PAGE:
The appeal of the virtual workforce is strong across many businesses today. The ability to employ professionals with minimal overhead, to source expertise from across the nation (or world) and the opportunity to put together engaged teams without the boundaries of physical limitations all draw the attention of business owners, CEOs and organizational experts.
The benefits to a virtual workforce are easy to spot, but the requirements to ensure a successful virtual workforce are not always as easy to assess or implement. Human resource experts will tell you that employee engagement is critical, and driving purpose and meaning across all teams is paramount to success. But how do you do that when the virtual workforce carries with it any number of variations in physical location, interests and motivations? Is a true virtual culture possible — and if so, is it scalable, manageable and able to be harnessed?
I’ve always thought so. My partner Dennis and I set out to build a virtual company from day one. We were going to provide outsourced accounting services for businesses nationwide. We didn’t transition from brick-and-mortar to virtual — and we were doing it in 2004, when virtual wasn’t quite so well defined and the simplest limitations like access to high-speed internet could confound even the best potential employees.
But we were determined to develop an entirely virtual workforce without qualification. All employees would work from their own home offices across the United States. This would give us access to the best of the best talent and enable us to combine low overhead (though some of that would ultimately be repurposed into IT overhead) with an ever-evolving cast of tools, techniques, processes and resources. Here’s what I learned along the way about building a virtual culture from the ground up.
The Virtual — But Oh So Real — Challenge
The early days brought challenges that we solved by flying, literally, around the country to help get new employees set up with computers, software and webcams. This wasn’t particularly scalable or cost-effective. As we grew from a handful of employees to dozens and technology grew alongside us, we naturally transitioned into our first guiding principle on approaching virtual company culture: Find an equal or better way to do everything a physical office would do, but virtually.
To succeed virtually, the best practice we discovered was to take everything employees experience in a physical office — from water cooler chit-chat to all hands meetings to displaying family photos on desks to incoming visitors — and make a virtual version. To do this, everything you create must tick the following three checkpoints:
1. It has to be an equal or better solution than what an employee would experience in an office.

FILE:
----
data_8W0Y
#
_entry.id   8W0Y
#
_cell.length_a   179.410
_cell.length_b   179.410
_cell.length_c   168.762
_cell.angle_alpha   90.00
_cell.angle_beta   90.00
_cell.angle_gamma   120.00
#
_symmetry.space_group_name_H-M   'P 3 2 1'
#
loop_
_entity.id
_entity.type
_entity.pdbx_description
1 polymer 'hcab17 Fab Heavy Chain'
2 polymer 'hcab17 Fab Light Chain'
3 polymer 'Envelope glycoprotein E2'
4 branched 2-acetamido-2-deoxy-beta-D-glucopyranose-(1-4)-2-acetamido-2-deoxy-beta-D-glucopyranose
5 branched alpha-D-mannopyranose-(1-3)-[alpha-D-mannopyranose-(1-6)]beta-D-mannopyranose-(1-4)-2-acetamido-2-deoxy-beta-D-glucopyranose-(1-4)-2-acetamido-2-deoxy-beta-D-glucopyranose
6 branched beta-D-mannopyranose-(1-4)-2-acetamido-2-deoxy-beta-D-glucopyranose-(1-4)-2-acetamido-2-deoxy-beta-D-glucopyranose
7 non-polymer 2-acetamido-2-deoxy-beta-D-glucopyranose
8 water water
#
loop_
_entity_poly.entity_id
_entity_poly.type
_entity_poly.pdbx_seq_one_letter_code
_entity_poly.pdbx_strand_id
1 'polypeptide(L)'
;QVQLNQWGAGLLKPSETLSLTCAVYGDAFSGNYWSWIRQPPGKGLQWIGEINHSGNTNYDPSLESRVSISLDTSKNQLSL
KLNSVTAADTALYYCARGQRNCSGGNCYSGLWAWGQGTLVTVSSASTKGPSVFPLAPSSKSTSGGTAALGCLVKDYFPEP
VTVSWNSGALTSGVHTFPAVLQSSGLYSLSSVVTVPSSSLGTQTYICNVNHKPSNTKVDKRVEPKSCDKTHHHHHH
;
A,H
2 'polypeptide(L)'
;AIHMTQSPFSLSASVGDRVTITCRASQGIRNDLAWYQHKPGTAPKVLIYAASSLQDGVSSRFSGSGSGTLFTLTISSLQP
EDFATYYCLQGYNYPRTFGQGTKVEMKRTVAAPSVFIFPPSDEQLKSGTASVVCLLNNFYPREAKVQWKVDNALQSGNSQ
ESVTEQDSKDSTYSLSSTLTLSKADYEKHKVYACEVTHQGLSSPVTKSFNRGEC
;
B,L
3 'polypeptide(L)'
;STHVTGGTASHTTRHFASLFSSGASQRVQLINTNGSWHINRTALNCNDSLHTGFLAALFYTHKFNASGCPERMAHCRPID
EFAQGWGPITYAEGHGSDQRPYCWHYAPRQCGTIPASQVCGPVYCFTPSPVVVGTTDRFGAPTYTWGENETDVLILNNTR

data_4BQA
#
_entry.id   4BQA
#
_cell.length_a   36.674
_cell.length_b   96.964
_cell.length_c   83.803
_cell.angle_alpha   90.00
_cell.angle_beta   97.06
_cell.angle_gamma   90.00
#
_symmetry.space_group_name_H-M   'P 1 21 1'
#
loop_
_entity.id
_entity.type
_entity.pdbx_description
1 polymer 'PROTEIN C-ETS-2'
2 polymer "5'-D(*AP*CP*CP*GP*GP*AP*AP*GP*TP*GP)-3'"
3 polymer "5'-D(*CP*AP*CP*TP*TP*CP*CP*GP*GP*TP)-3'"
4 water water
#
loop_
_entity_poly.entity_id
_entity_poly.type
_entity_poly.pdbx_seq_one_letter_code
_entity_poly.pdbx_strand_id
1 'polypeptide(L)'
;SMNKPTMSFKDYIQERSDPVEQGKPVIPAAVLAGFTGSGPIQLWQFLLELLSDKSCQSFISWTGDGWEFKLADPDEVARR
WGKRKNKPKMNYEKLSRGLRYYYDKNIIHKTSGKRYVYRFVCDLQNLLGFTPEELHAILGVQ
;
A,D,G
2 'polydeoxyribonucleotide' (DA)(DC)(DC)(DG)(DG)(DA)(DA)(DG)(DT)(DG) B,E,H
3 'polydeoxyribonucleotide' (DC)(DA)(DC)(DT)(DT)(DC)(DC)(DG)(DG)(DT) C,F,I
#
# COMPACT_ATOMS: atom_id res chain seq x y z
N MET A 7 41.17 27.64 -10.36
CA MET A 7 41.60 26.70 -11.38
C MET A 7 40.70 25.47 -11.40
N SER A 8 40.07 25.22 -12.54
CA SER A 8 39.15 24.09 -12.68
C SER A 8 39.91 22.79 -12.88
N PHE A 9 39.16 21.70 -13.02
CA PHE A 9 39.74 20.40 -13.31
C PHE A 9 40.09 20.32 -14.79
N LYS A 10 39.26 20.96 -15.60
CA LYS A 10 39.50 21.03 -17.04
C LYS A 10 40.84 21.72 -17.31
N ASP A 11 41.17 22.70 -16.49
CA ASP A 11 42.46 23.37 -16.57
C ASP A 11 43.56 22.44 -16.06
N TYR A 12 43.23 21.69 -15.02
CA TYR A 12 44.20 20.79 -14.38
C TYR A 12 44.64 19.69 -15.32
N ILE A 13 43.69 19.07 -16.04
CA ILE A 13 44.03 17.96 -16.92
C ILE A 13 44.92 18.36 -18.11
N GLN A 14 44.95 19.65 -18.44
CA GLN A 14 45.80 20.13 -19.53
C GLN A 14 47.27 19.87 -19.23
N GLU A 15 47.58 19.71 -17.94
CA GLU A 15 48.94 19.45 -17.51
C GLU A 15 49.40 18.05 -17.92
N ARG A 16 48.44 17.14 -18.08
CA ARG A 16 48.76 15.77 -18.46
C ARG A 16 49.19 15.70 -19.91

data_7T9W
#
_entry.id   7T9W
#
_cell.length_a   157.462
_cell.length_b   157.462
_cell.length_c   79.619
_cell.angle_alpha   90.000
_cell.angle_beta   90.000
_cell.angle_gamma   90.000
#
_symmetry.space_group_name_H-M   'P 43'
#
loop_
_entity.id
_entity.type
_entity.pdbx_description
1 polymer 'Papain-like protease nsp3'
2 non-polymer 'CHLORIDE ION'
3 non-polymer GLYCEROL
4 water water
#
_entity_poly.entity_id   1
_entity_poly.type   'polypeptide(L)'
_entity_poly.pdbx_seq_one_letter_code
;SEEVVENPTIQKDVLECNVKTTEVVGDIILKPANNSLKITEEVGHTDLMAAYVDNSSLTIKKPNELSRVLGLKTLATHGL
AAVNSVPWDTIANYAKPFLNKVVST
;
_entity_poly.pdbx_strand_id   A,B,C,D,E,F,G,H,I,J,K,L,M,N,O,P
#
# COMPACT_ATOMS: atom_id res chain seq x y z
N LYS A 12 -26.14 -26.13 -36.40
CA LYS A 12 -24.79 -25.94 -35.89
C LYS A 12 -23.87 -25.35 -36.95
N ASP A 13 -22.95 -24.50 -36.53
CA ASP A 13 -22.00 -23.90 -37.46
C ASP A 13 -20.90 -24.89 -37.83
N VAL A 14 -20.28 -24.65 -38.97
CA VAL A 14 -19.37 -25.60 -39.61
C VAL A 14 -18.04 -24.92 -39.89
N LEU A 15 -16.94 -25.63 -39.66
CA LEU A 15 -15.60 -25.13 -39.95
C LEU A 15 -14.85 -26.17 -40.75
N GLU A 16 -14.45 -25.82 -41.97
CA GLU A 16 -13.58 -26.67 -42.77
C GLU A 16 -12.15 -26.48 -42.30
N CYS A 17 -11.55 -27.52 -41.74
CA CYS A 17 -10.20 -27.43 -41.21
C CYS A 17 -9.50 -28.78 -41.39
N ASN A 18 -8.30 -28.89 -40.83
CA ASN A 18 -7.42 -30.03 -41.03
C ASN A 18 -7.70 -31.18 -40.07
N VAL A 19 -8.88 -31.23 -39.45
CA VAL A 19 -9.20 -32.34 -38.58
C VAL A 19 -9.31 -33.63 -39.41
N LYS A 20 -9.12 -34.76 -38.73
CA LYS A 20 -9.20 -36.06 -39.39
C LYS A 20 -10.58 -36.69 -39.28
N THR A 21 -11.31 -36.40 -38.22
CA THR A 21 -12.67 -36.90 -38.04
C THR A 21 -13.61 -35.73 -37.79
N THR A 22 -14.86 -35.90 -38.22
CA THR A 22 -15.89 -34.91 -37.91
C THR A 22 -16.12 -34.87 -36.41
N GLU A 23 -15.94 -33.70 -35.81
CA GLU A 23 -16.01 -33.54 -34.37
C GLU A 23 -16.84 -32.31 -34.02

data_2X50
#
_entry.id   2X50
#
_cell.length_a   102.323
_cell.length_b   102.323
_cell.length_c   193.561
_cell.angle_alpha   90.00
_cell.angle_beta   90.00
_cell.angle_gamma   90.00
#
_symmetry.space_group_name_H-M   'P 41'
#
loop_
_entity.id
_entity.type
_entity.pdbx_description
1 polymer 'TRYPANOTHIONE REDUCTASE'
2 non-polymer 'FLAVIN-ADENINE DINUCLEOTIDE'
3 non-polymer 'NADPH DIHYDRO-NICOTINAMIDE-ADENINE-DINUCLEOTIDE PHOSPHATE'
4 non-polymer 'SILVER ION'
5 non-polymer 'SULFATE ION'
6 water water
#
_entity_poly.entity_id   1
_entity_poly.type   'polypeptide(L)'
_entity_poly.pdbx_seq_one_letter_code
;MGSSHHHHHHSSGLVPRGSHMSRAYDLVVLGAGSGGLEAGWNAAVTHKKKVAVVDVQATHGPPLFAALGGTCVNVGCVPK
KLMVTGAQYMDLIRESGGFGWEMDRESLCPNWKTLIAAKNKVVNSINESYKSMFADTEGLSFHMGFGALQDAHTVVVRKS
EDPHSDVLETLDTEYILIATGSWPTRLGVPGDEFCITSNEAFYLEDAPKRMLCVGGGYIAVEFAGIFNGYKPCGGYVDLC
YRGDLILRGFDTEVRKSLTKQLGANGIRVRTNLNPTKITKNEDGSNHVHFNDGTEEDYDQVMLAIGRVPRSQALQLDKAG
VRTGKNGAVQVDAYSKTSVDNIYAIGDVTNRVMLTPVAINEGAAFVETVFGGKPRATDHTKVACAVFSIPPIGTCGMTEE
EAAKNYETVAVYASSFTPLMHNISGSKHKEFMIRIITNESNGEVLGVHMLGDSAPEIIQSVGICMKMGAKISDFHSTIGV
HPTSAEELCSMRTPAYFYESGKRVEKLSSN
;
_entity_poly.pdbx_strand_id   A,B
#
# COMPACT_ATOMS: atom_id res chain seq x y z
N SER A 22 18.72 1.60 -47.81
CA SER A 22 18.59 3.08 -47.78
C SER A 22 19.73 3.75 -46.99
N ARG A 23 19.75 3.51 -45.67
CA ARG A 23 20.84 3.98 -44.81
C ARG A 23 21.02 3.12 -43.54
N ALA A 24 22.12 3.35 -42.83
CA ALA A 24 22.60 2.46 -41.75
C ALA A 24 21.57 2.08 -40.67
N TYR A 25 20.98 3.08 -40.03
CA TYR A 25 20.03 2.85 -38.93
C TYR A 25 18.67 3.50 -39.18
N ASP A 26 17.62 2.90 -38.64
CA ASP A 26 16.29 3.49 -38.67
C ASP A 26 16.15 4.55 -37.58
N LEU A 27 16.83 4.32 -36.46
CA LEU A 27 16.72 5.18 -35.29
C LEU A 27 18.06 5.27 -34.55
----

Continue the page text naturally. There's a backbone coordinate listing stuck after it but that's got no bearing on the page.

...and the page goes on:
2. It has to maintain a virtual footprint.
3. It has to be scalable and manageable.
Culture Across A Country
One of the biggest challenges in virtual companies is that a lack of physical homogeneity can mean a varied, and therefore disconnected, group of people. But if you approach it correctly, you can use this to your advantage. With employees living everywhere from New York to Alabama to Iowa and crossing all categories of age, gender, religion, interests, hobbies, familial status, etc., you need to be especially cognizant of creating an all-inclusive environment. To succeed, you need to make sure you have “something for everyone.” Your best bet? Ask everyone for their input on what they want — and keep asking.
There are many ways to solicit opinions, input and feedback from employees at every turn. You can start by implementing polls, anonymous suggestion boxes and even trial runs of programs and clubs. Encourage employees to champion something they’re passionate about. This helps take the burden off your executive team to manage every program and allows staff to get more involved from the beginning.
After over 14 years of soliciting feedback and implementing ideas, our laundry list of virtual clubs, programs and events is robust. Consider adding to your culture strategy some of our team favorites:
• A team fitness club.
• Fantasy leagues/online competitions for football, college football, basketball and college bowls.
• A recipe club.
• Dedicated “off-topic” social areas for chat, sharing, etc.
• Volunteer paid time off and the ability to use company time to support local causes.
• Christmas tree-decorating and pumpkin-carving contests.
• An annual pizza party with individual delivery to employee homes.
• An epic virtual walk/run/bike challenge every summer to a new destination.
• Virtual video chat coffee breaks.
• Quarterly all-staff town hall meetings.
• Weekly feedback loops via anonymous office polls.
• A virtual suggestion box.
Wrapping It All Up
Managing company culture is a full-time job. Task your HR and marketing teams to collaborate on initiatives while soliciting feedback from your entire team constantly and consistently. But by ensuring you keep a finger on the pulse of the company, you will reduce turnover and improve employee engagement rates.